Wrist arthroscopy

Wrist arthroscopy is also known as key-hole surgery and it involves inserting a small 3mm diameter telescope into the wrist joint. Many people are familiar with arthroscopy of the larger joints such as the knee and shoulder, but the same is available for the wrist joint. Wrist arthroscopy is a relatively minor operation which is performed as a day case using either general or regional anaesthesia.


Figure 1: A wrist arthroscope inserted into the wrist (key-hole surgery)

Wrist arthroscopy enables the surgeon to visually assess the intra-articular structures, including the strong wrist ligament, the triangular fibrocartilage complex (TFCC), the synovium (joint lining) and the joint surfaces. There are a number of conditions that can also be treatment at the same time using fine instruments which are also inserted through the skin, in a similar manner to that performed in the knee.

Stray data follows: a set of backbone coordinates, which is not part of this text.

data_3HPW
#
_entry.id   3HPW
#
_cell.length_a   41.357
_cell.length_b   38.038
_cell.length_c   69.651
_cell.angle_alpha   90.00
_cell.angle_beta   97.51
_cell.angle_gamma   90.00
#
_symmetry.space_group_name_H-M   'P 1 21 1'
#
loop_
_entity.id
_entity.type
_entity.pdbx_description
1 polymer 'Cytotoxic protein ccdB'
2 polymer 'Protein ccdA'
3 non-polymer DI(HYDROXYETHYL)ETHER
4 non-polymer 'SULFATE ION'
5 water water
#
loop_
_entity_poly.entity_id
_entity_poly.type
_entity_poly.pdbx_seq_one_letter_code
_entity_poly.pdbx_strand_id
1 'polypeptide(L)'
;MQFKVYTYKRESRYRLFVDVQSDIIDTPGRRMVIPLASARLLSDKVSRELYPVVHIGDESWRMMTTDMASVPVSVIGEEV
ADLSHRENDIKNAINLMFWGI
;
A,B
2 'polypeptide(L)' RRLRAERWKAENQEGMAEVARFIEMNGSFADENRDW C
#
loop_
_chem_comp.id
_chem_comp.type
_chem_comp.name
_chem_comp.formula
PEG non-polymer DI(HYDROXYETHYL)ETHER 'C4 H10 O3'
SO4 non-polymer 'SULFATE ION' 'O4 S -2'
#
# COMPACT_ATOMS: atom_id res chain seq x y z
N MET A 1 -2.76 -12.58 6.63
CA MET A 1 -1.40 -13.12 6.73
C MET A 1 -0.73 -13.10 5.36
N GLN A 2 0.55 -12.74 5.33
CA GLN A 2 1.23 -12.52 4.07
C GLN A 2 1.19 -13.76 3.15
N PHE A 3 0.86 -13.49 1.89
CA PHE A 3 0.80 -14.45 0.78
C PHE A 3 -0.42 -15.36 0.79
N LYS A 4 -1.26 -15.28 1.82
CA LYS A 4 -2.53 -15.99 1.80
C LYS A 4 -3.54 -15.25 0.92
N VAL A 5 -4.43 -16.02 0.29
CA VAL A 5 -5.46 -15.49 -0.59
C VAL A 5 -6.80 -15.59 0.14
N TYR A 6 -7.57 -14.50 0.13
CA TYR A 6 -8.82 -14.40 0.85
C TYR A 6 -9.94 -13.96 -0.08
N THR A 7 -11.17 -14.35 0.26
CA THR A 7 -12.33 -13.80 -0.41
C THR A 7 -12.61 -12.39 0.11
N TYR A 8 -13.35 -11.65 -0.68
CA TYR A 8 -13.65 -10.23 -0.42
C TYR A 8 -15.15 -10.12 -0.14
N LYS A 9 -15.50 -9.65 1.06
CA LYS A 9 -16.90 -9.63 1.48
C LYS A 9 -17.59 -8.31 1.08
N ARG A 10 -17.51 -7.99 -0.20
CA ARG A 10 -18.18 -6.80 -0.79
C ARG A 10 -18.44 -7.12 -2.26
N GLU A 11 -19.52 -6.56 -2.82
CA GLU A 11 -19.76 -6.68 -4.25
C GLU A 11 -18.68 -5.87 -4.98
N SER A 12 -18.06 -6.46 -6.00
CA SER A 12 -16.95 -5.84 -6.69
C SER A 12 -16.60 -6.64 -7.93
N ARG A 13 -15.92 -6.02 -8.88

Figure 2: the view of the inside of the wrist joint

The operation is generally well tolerated with few post operative problems. It is usually not very painful and it leaves 2 or 3 small scars at the back of the wrist where a small diameter arthroscope was inserted into the wrist joint. Postoperative a dressing will be applied to the wrist for up to two weeks, after the wrist can be freely mobilised.

Postoperative complications are recognised but fortunately uncommon. These include infection, tendon/nerve injury or wrist stiffness.